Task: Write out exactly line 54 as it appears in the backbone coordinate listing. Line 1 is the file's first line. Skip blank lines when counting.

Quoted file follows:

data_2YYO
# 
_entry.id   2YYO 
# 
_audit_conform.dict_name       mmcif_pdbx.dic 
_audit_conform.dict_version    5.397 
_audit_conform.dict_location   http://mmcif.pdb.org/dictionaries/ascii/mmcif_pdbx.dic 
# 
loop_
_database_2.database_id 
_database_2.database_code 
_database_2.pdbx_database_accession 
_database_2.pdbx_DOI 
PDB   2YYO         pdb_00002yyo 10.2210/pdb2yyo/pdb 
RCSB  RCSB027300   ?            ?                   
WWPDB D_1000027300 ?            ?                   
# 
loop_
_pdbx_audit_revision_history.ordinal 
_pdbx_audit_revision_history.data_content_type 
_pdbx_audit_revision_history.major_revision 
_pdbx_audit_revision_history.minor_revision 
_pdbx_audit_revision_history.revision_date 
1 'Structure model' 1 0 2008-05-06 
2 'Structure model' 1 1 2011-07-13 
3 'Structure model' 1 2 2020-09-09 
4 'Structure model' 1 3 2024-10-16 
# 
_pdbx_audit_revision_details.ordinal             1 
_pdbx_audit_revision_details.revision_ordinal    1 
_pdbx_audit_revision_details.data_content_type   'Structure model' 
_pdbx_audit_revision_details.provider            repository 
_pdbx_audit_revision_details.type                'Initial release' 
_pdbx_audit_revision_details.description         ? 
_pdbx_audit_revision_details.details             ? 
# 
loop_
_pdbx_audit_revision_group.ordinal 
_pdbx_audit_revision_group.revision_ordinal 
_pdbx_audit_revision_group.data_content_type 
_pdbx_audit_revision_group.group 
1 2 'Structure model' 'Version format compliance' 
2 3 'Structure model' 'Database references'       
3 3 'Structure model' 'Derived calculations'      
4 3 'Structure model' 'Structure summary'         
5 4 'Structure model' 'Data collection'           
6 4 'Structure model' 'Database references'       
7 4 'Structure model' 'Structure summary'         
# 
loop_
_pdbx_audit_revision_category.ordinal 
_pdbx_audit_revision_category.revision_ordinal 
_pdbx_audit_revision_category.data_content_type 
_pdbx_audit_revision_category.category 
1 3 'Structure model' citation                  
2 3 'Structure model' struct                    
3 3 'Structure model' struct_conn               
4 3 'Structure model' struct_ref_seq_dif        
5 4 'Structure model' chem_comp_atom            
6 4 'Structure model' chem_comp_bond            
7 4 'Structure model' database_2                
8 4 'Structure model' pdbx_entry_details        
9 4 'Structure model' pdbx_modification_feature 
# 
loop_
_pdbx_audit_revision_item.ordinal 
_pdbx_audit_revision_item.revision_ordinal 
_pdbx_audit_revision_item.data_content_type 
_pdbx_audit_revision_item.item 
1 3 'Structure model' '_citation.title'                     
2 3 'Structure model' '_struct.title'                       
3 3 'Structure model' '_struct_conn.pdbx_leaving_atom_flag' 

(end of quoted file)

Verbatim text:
_pdbx_audit_revision_category.category 